Same with primates. At many important levels, all primates are the same. Compared to carnivores, all primates have almost the same pattern of teeth … there are very few variants on tooth pattern among all the primates that exist today, but many many variants for the carnivores. Even body size is fairly restricted for primates. Yes, there are a few whopping big ones, but compared to the elephants or the hyracoidea, not so much. With only a few exceptions, primates live in moist to wet heavily vegetated environments. Compare this to antelope, who have water-dependent and water-independent species. And so on.

Perhaps because of this limited range of variation, or perhaps causing this limiting range, is the simple fact that morpholgically all primates are primitive. So there is not some group of primates where the radius and ulna are fused, and a different group where they are not. All primates have unfused radius and ulna. There are not primates with vs. without some kind of grasping hand (I simplify slightly here). All primates have the same number of fingers and toes. In comparison, for instance, carnivores have varying numbers of toes and different patterns of bone fusions among them.

So that is the background. If you are going to look at ancient fossils, you’ve got a very conservative set of lineages so a) you’ll always recognize a primate, quite easily, when you see one and b) convergence will haunt you for your entire life if you are a paleo-primatologist.

For various reasons, especially the item noted above about the moist heavily vegetated habitats, but also the sparseness on the landscape and lightly built skeletons, primates make lousy fossils. There are very few places in the world where we have primate fossils, and they are much restricted in geographical space and time range. In short, the primate fossil record sucks. The primate fossil record is mostly teeth, and the teeth look all the same. All the work I’ve done in the primate fossil record has been in the Miocene, and that is not so bad. There are better conditions: You get some real fossils, even postcranial (body) bones, sometimes. But the pre-Miocene record is really scary.

Paleontologically, primates are anatomically ambiguous ghosts.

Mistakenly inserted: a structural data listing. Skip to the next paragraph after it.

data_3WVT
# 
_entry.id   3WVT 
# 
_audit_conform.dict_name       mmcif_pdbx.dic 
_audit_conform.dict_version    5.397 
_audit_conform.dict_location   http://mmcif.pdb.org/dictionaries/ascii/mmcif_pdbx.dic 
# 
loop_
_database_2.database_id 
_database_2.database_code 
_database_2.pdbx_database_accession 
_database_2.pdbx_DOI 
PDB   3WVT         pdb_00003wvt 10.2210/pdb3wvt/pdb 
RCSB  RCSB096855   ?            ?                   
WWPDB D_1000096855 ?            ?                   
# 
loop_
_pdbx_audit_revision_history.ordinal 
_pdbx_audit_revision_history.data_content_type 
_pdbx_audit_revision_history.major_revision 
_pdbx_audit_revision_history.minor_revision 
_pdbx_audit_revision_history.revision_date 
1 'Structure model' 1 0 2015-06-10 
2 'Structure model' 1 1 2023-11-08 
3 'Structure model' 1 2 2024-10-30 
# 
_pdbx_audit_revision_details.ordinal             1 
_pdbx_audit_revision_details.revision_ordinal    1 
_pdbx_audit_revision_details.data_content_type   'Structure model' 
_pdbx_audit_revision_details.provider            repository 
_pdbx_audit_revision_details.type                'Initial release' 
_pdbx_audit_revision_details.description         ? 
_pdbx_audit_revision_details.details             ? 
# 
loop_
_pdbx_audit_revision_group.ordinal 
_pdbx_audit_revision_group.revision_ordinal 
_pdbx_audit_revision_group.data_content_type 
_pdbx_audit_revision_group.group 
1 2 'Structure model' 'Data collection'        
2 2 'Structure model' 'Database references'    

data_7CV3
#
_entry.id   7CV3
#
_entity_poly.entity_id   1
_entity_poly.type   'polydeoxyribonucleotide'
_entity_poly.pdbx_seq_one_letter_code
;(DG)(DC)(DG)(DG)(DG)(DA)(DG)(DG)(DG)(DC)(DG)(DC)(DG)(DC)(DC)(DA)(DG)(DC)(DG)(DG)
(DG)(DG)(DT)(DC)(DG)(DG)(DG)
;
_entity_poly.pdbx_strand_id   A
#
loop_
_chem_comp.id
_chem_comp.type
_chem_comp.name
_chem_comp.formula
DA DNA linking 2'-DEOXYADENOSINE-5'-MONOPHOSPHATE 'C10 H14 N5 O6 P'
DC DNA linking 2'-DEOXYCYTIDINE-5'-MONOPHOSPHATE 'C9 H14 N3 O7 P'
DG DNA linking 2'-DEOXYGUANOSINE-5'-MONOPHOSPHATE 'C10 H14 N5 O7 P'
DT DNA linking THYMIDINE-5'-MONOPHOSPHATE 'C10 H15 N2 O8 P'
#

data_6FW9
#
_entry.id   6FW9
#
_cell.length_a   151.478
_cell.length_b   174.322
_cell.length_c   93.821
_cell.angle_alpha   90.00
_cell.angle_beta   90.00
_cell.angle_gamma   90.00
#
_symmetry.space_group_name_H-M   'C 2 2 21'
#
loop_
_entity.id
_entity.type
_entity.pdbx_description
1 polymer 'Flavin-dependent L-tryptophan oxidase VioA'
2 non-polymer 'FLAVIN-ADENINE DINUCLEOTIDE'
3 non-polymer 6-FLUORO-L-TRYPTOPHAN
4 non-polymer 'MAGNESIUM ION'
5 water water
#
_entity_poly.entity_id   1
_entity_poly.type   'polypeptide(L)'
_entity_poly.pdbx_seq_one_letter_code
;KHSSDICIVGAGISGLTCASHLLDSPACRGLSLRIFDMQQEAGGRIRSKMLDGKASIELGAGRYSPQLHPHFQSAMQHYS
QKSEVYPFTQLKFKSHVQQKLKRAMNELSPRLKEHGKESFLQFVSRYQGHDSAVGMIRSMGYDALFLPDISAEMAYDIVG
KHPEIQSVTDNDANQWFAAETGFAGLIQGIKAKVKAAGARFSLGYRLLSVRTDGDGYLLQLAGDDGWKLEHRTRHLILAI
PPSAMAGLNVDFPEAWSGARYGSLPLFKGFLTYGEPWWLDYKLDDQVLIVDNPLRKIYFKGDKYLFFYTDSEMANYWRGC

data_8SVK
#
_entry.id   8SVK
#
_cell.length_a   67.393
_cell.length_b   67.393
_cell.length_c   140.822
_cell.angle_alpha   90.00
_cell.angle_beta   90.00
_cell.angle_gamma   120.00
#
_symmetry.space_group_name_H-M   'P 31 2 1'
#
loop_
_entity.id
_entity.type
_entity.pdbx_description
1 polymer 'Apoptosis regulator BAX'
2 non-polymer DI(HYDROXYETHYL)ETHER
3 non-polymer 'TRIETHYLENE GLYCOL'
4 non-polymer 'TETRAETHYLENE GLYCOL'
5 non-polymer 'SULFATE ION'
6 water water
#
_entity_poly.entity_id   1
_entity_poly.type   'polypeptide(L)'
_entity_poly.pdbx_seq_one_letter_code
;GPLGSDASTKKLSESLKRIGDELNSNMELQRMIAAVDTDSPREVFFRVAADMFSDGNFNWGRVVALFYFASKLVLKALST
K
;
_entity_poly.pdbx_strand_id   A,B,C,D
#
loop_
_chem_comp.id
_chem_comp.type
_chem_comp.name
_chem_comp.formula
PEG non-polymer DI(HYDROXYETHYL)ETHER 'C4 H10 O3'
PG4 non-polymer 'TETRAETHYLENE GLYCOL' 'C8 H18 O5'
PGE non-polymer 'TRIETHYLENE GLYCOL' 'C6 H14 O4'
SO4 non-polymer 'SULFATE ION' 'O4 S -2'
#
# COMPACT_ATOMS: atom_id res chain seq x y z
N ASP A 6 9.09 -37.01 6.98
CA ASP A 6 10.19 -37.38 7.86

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As a juvenile, Ida has both deciduous (“baby”) teeth and adult teeth. More teeth = more data.

Within the fossil record, there are probably four or five sets of fossils that represent groups different from living primates, but most “crown” fossils can be placed into two major groups: The adapids and the omomyids. If either of these two groups could be linked to later, living primates, this would have to be done using a number of physical characteristics of the bone … there is not much chance of finding ancient DNA in these very old fossils.

This part of the fossil primate record includes the Adapoidea, including the widespread Adapids and some other fossil groups, but no living forms, and the Tarsioidea, which includes the fossil Omomyids, some other fossil forms, and the living Tarsius. The Adapids and Omomyids date mainly to the Eocene about 55 to 34 million years ago. Note that this is well after the Haplorrhini-Strepsirrhini split. Over the years, various groups of primatologists have attempted to link either of these groups to the major living groups of primates.

One subgroup of the Adapoidea is the Cercamoniinae, identified in the 1970s by one of the present paper’s authors, Philip Gingerich. This group exhibits a few traits that seem to link it with the living Haplorrhini (monkeys and apes). For example modern monkeys often have a premolar that is shaped a certain way to “hone” the canine. This is a bit unusual, and is a marker for this kind of modern primate. Something that looks like such a tooth appears, more or less, among the Cercamoniinae. This sort of connection (and other factors) has led some (Gingerich included) to link the Adapoidea in general to the modern anthropoid primates (monkeys and apes). Others disagree.